Thursday, May 10, 2012

Mozilla Complaints Target ARM-based Windows Why Not Apple?

Today's headlines have been full of posts regarding Mozilla's complaints about Microsoft’s plans to only allow Internet Explorer to run on at an elevated level in the "Classic" mode of Windows on ARM, better known as Windows RT. The complaint is that this will give IE and unfair advantage over other browsers that won't have access to many advanced APIs that are necessary for creating a browser with the same capabilities as the traditional desktop version of the application.

Microsoft has made its intentions clear, they would enable third-parties to build Metro-style apps, which would run on Windows RT however they will not run in the elevated Windows Classic mode. Both Mozilla and Google announced that they were building Metro-style versions of their browsers. For both companies the problem lies in the fact that Microsoft is only enabling IE 10 to run on the Windows RT desktop.

So what is the issue?

In a post on the issue, Asa Dotzler, the software engineer directing Mozilla’s development for Windows 8, said:
Here's what's going on. For Windows on X86, Microsoft is giving other browsers basically the same privileges it gives IE. It's not great that you don't get those privileges (certain API access) unless you're the default browser and I think that's deeply unfair (a post for later,) but at least we're able to build a competitive browser and ship it to Windows users on x86 chips.

But on ARM chips, Microsoft gives IE access special APIs absolutely necessary for building a modern browser that it won't give to other browsers so there's no way another browser can possibly compete with IE in terms of features or performance.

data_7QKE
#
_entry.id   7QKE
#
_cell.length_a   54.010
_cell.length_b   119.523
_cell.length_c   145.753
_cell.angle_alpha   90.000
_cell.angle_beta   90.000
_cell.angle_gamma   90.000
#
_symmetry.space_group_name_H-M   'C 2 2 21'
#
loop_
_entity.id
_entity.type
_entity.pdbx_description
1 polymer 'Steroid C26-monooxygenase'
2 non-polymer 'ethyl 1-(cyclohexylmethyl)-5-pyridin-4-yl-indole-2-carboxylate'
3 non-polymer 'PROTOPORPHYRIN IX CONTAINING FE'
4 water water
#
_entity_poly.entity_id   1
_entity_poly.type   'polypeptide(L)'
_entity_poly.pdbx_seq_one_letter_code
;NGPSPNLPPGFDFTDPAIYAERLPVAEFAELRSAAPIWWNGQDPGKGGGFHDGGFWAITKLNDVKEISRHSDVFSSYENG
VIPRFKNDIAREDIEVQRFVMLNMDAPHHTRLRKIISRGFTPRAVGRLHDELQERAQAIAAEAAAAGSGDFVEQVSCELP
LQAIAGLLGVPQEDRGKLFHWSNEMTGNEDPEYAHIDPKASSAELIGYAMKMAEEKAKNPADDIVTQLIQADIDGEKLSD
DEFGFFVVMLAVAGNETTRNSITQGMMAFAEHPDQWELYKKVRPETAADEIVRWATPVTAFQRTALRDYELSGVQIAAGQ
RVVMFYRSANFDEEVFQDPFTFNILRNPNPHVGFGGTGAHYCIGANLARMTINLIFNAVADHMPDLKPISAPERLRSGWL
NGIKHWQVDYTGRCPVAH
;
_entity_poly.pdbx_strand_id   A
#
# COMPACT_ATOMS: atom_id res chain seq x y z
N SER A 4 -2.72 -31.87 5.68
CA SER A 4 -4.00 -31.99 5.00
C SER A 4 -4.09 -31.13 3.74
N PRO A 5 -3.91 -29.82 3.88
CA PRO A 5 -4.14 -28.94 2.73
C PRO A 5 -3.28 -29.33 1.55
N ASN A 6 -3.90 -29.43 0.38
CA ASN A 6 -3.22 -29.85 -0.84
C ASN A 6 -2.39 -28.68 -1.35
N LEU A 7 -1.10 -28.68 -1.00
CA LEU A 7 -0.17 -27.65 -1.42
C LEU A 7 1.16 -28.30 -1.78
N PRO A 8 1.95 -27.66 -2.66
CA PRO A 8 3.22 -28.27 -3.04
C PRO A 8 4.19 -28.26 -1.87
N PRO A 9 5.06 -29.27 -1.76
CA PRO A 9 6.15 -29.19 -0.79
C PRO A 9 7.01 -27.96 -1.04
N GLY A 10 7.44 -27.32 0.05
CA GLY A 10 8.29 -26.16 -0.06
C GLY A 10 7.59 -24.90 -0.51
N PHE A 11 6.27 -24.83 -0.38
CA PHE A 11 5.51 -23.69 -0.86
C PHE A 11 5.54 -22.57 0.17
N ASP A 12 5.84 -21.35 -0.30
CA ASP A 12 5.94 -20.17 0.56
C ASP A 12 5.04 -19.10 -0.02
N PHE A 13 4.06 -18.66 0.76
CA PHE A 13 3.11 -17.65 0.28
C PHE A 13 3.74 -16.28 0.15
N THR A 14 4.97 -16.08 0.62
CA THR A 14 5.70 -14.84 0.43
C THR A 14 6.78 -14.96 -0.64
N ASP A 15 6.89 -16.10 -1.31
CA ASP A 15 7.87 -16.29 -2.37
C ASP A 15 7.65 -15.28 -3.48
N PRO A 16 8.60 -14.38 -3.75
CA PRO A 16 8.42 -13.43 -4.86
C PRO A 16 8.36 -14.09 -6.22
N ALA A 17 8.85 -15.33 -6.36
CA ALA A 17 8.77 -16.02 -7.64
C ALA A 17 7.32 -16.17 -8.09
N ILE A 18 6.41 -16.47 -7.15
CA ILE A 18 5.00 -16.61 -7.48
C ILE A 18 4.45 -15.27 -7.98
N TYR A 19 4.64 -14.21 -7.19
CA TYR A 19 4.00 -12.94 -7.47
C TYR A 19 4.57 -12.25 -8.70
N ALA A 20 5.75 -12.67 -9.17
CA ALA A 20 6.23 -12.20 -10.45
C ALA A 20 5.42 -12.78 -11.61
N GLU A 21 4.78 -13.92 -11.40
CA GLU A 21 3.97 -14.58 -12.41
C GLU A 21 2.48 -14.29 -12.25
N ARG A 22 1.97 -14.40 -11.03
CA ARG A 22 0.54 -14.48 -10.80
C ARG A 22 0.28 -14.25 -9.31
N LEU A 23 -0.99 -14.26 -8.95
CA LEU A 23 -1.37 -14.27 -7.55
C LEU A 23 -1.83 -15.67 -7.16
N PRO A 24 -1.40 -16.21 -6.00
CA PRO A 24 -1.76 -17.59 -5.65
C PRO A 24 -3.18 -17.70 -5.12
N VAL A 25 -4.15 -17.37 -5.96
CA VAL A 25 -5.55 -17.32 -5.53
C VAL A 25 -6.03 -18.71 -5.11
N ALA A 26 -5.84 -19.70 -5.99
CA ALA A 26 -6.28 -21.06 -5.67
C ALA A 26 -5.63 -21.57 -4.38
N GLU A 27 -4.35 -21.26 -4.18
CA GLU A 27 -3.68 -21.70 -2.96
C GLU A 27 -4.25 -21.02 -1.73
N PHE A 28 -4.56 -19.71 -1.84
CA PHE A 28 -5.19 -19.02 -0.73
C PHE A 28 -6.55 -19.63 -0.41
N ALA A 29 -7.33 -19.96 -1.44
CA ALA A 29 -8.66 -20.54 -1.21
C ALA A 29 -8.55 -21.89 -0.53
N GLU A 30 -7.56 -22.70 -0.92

Dotzler elaborated more on the issue in a second blog post and even gave a bit great insight into the issues he feels Mozilla and Firefox will face. "It's not precisely "running a browser in Classic" that matters for Windows on ARM. It's that running a browser in Classic is the only way that Microsoft has allowed us to get access to the APIs that a browser needs to deliver modern capabilities and performance in Classic AND Metro," Dozler write.

Effectively there are separate levels of access for Windows RT. One for metro only style apps and one for classic mode system apps. Microsoft will only allow specific apps to be elevated to access all the features of classic mode. Leaving Mozilla, Google and other third party vendors the option to use metro. These apps have access to some cool new Metro features but they live in a Metro sandbox and cannot use any of the more powerful features available from the Classic environment.

Why is this important?

Mozilla isn't so much worried about the Windows RT and tablet environment. They are more concerned that ARM will be migrating to laptop, full blown tower PCs and all-in-one PCs in the future. To them this is not a tablet-only concern rather a concern that the Windows RT environment will be used as a standard Windows replacement on more devices. They feel that if the exclusion is made now they might loose out on the chance to be competitive in the ARM marketplace down the road.